When I mention “Roses” I am speaking of the city of Rosas (eng. Roses), not the flowers, located on the Costa Brava in Catalonia, Spain at the northern end of the Gulf of Roses.
I visited Roses a few years ago, and when I first saw the skyline of the hotel towers, standing near to each other like in Manhattan I just wanted to turn around, a bit (a lot) disappointed. But then the hotel (cheap) was not so bad with Spanish wooden furniture and an extra large bed and I got a room at the top with a terrace which overlooked the whole bay and I began to change my mind.
Slowly you forget the towers, and the village got quite fun (especially at night) and the “Venice” part, Santa Margarida, gives the village even some romantic & luxurious allure. There is such a large offering of restaurants, bars, bodegas, etc. that you have enough to look at and enjoy the whole evenings. There is such a mix of young & old, all nations, everyone in holiday mood, you dive in and become one of the colourful bubbles wibbering over the whole of the village and beaches.
Town & area: Although the remains of what used to be the historic town of Roses are pretty well hidden, it makes a good base for a beach holiday. Roses is the largest town on the broad Gulf of Roses and though it is not chic and sophisticated it offers a bit of everything for everyone: Long white beaches for beachcombers and sun worshipers; the important nature reserve at Aiguamolls de l’Empordá for the ecologist and bird-watcher; basic trailer lots for campers; and plenty of resorts and chalets to let for the Middle-European tourist with a bit of money to spend.
>>>Go to the channels of Santa Margerida (see below) with large sailing boats and yachts tied up just beside the house of the owner or some hotels; it’s a good ambience there (dream of Florida…).
~Playa de Roses: The main beach of Roses is divided into three sectors: Nova beach, Rastrell beach and Salatar beach, each separated from the others by a stream. It has an overall length of 1,790 m and extends from the mouth of the Ginjolers watercourse to the beach of Santa Margarida. It is a very wide and much frequented beach, with fine sand and not very deep water. Lifeguards, showers, rubbish bins, toilets, Red Cross, telephones, good signposting, disabled access ramp, restaurants, drinks and ice-cream stalls, sun loungers, parasols, sunshades, pedal-boat and kayak rental, volleyball net, children’s play area, windsurfing school and easy parking area.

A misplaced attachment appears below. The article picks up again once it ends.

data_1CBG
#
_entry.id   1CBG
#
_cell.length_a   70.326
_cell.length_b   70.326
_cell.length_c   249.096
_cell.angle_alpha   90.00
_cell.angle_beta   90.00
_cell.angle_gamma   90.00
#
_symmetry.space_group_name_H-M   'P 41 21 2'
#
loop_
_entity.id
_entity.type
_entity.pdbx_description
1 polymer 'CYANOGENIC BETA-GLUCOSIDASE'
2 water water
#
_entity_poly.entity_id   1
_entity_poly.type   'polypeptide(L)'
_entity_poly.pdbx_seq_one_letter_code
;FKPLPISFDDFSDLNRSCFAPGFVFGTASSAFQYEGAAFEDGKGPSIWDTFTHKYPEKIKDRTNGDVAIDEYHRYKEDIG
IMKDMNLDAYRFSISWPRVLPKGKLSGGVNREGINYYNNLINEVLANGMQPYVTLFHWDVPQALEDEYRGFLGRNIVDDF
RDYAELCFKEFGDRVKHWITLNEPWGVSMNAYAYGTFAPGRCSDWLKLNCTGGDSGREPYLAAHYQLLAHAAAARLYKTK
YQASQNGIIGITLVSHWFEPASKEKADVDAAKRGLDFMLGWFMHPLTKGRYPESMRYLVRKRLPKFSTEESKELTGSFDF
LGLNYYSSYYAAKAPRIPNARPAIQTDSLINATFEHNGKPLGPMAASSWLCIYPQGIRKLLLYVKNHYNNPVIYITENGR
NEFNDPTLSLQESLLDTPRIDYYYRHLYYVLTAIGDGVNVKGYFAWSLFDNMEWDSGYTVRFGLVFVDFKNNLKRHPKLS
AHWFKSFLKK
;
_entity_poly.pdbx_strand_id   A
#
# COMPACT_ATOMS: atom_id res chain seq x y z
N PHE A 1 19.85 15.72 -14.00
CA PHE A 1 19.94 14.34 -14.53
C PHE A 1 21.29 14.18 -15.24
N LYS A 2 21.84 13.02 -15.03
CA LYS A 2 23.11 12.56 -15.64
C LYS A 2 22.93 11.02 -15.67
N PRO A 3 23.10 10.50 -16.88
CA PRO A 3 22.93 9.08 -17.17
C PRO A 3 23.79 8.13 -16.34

~Playa de Santa Margarida: Extends from Salatar beach to the mouth of the residential marina of Santa Margarida. It is a long, wide beach, of about 650 m, with fine, golden sand -and clean. It is popular with foreign holiday makers, many of whom have their second homes here. The development of Santa Margarida is a first order tourist centre, made up of a marina with 16km of navigable channels, an unbeatable variety of accommodation (hotels, campsites and apartments), a wide gastronomical, commercial and recreational variety, and a buzzing nightlife. Lifeguards, showers, rubbish bins, toilets, Red Cross, telephones, good signposting, disabled access ramp, restaurants, drinks and ice-cream stalls, sun loungers, parasols, sunshades, pedal-boat and kayak rental, volleyball net, children’s play area, windsurfing and diving
Amusements: all you want- everything day & night ~ for kids, too.
If you are lucky there is a Fiesta in Roses or at Cadaques (one village farther on) and you can participate in some original Flamenco. In Barcelona maybe you have a higher standard but here it’s genuine from the people living around the countryside. You will forget the towers in Roses for sure. At each 20 km you have some other villages, each as famous and full of tourists as the other.
>>>Cadaqués: Undoubtedly the nicest of the resorts on the Cape, along with Port de la Selva and Llançà. The town is delightful, particularly in the off season. Beyond Cadaqués is Portlligat and the Cap de Creus, the eerily beautiful, barren and wind-swept landscape which inspired the region’s most universal son, Salvador Dalí. Above Llança are the 10th century remains of Benedictine Sant Pere de Rodes. Inland from Sant Pere de Rodes is a wine-growing area renowned for its megalithic monuments and ruined Romanesque monasteries (like the almost inaccessible Sant Quirze de Colera).
>>>Figueras. Most people visit Figueras for the Dali museum, but it is a pleasant enough place in its own right. Dali lived here with his wife Gala and then with singer Amanada Lear before he died. You can visit his house and look into his garden. There are actually three Dali museums, in Figueras, Púbol and Portilligat. The one in Figueras is the oldest and most visited and holds the largest collection of major works by Dalí in a single location. Some aged people of the village remember Dali personally.
Along the Costa Brava almost every step is some tourist attraction that helped the natives of Spain to partake a bit in the richness of the industrial countries. But the people at the countrysides would not starve if there should be a crisis of global dimensions; they just would go back to their roots & income, that which the land & sea offers.
Here is a nice video about Roses from http://www.spain-holiday.com/Roses so you can see it for yourself before you come to visit.
And here some web sites you can visit for finding more information about Roses:
Hasta la vista from the beaches of Spain for you!
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